One such organisation called The DAO was launched in 2016 to operate as a venture capital fund. But unlike traditional companies, The DAO and similar organisations usually don’t have a CEO and all shareholders participate in the decision-making process. Another crucial feature of The DAO was that its actions were governed by smart contracts. 

Various blockchains will eventually be able to collaborate based on a set of open standards

For instance, if The DAO sets a rule to allocate ten percent of its monthly profits to a humanitarian cause, this policy would self-execute every month. And although The DAO was a popular project, it didn’t last long. After gathering more than $100 million in a crowdfunding campaign, it got hacked and this stalled the whole project. 

But other DAOs exist and this concept remains popular with some members of the blockchain community. And in addition to this, experts such as Thiru Sivasubramanian predicted that various blockchains will eventually be able to collaborate based on a set of open standards. 

Trends such as these and many others mold and will continue to shape the future of blockchain. At the same time, this technology is set to disrupt many sectors in ways that we can’t even imagine. As Filament’s Allison Clift-Jennings explains, “The impact of distributed ledger technology may be greater than any of us realize – it has the potential to change economics, business, and society, and we’re just beginning to scratch the surface of what’s possible.” And while most people have yet to even understand what blockchain is, corporations are investing billions in this technology. 

Industries That Will Be Changed By Blockchain Technology

Financial institutions are especially prone to pouring money into blockchain projects. For example, JP Morgan has built the Interbank Information Network (IIN) powered by its own blockchain platform Quorom.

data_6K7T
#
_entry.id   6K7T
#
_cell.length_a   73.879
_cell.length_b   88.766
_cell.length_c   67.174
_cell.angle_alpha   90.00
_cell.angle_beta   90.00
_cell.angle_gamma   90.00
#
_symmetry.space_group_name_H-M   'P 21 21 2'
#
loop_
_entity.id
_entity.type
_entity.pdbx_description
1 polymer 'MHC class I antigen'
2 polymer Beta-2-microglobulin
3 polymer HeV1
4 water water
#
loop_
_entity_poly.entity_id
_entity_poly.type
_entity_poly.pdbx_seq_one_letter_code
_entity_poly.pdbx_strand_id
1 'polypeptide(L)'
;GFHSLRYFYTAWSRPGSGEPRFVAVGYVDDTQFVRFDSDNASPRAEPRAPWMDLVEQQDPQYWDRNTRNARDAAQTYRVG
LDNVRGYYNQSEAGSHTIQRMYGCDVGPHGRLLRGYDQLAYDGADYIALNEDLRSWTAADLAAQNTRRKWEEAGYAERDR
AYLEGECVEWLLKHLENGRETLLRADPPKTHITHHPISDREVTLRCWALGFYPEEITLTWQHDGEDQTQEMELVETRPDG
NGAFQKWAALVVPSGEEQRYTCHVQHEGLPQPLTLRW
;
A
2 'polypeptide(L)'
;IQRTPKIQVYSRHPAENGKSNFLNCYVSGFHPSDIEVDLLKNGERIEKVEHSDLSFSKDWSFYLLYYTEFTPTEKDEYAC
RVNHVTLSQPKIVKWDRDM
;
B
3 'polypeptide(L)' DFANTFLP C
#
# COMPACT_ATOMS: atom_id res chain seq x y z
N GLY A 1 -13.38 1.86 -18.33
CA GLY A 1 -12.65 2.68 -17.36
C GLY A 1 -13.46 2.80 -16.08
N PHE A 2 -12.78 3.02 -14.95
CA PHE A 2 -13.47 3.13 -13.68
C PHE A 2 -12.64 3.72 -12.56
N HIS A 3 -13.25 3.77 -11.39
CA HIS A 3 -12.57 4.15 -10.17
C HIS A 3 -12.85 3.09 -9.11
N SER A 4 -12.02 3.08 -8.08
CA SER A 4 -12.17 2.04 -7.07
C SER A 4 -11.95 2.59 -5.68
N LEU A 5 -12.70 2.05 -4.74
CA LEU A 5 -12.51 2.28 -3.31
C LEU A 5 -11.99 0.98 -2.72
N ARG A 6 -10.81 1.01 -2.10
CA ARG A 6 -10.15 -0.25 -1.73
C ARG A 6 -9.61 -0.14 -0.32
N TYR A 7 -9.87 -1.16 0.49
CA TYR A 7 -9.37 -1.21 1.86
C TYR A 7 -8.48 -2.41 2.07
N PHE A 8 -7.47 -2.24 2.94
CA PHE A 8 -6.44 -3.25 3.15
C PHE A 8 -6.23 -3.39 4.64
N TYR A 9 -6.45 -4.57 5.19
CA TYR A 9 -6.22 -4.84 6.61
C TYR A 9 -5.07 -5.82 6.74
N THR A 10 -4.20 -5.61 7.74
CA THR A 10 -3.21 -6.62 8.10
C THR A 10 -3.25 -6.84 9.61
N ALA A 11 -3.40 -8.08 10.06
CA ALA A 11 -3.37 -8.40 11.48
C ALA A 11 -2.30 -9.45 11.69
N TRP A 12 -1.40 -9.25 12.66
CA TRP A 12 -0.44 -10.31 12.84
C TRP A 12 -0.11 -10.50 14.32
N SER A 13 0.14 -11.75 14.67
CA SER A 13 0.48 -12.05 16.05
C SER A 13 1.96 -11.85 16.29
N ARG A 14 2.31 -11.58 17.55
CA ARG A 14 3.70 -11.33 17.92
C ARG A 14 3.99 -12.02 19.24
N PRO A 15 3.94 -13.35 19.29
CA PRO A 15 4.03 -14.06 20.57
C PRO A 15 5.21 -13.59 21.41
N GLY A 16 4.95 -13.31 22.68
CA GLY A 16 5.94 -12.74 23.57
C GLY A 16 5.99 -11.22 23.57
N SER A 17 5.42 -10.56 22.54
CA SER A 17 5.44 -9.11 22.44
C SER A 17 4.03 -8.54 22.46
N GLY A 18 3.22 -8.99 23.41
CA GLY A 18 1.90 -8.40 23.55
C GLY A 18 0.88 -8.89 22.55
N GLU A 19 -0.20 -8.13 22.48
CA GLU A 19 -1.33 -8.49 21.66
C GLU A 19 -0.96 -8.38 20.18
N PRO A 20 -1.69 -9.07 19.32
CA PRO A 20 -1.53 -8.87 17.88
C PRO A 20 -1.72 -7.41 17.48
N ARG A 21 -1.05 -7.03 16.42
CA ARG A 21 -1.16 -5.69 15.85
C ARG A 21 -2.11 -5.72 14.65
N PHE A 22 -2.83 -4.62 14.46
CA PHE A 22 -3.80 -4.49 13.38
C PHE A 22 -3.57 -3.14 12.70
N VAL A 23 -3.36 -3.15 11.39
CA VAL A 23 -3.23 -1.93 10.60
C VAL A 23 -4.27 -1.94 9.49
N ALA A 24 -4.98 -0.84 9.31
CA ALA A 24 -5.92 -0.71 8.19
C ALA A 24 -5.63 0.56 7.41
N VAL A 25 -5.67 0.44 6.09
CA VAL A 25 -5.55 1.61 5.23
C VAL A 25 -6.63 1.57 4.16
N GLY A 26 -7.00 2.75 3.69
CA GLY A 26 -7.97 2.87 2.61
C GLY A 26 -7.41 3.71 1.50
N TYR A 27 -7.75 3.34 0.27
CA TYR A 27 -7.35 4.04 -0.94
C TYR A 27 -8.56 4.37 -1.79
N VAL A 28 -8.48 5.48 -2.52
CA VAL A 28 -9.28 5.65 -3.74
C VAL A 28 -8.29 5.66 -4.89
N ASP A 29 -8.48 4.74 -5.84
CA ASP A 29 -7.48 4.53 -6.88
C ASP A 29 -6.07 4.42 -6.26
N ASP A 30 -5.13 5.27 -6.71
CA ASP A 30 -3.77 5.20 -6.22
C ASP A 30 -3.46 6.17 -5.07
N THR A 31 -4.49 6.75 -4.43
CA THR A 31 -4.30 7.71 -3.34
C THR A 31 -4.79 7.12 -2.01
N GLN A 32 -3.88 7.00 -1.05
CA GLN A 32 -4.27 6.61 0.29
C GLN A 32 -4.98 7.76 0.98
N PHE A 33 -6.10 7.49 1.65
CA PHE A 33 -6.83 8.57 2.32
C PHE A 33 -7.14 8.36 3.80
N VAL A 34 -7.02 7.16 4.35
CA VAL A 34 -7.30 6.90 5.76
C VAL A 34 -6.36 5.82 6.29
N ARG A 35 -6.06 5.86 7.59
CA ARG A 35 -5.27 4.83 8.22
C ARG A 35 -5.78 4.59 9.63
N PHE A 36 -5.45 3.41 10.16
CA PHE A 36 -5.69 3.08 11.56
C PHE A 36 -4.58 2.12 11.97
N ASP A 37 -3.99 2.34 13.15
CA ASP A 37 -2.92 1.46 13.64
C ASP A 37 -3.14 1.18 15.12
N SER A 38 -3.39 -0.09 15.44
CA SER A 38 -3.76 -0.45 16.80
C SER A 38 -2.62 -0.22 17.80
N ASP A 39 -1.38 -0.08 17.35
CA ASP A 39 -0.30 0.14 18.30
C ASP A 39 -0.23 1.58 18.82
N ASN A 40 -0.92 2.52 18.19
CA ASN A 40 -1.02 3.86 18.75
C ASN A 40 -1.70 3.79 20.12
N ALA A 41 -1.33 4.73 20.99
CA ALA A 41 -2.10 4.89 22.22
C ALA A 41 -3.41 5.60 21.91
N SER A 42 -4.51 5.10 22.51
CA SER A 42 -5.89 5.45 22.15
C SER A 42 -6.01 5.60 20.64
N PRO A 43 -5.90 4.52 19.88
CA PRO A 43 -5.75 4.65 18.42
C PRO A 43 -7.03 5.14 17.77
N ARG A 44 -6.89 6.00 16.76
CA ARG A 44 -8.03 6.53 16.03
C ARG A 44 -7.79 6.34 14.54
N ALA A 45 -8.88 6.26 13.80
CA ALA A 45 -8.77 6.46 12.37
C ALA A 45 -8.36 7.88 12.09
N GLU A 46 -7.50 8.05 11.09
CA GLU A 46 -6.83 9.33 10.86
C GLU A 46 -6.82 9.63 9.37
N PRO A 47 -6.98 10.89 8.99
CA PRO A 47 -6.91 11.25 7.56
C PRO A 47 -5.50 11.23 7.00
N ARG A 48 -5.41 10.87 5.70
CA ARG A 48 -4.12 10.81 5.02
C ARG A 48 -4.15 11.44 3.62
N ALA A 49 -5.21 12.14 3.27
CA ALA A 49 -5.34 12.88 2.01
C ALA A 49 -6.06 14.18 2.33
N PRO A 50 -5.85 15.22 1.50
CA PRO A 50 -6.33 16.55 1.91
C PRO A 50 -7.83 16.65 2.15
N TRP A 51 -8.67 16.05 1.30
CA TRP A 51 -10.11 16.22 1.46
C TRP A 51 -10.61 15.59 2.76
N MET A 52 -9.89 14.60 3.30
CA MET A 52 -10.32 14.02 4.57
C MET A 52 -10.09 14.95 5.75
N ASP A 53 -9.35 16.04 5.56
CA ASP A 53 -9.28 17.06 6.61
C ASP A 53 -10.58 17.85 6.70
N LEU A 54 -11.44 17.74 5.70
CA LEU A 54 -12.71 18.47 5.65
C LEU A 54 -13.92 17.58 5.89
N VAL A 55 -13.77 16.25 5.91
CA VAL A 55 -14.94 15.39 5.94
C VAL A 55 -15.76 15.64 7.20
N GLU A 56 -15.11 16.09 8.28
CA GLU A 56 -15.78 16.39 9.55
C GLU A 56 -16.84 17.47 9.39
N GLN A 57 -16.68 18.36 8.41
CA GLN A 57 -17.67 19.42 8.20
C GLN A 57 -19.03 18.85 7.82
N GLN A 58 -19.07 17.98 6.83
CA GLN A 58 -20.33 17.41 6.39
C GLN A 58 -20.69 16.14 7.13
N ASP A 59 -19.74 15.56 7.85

Statista reports that the Finacial sector holds the major market value in Blockchain in 2018

It enables banks to exchange payment-related information, and even competes with established platforms such as the payment network SWIFT. More than 70 banks are already testing IIN. 

At the same time, Barclays funds many blockchain fintech companies through its accelerator programme. Goldman Sachs and Visa invest in this field, too, hoping to increase the efficiency and security of their operations, as well as those of the entire financial ecosystem. 


Besides the financial market, real estate is another sector poised for disruption by blockchain. And real estate could benefit greatly from this technology, as its current paper-based processes make the industry slow, inefficient, and susceptible to fraud. Blockchain could prevent these problems by creating an immutable public database. UNDP, for instance, is already testing this technology in the city of Panchkula, India. 

It created a blockchain-powered land registry system that relies on smart contracts to register transactions. It’s easy to use as nothing changes for ordinary citizens who still have to come to a local municipality to register a land sale. However, the system used by public officials will record the sale in the blockchain, making the transaction transparent and permanent. That way, people won’t depend on paper documents to prove that they’re the owners of a particular piece of land. And Dubai is planning an even bolder step of replacing entire government systems with distributed ledger technology by 2020.

Blockchain can assist governments in other ways, too, by improving voting and preventing identity theft. For example, the processes of casting, tracking, and counting votes could be based on blockchain infrastructure. 

Voter fraud could be prevented as each vote is recorded as a traceable transaction. Startups such as Follow My Vote have already developed an initial version of blockchain voting software.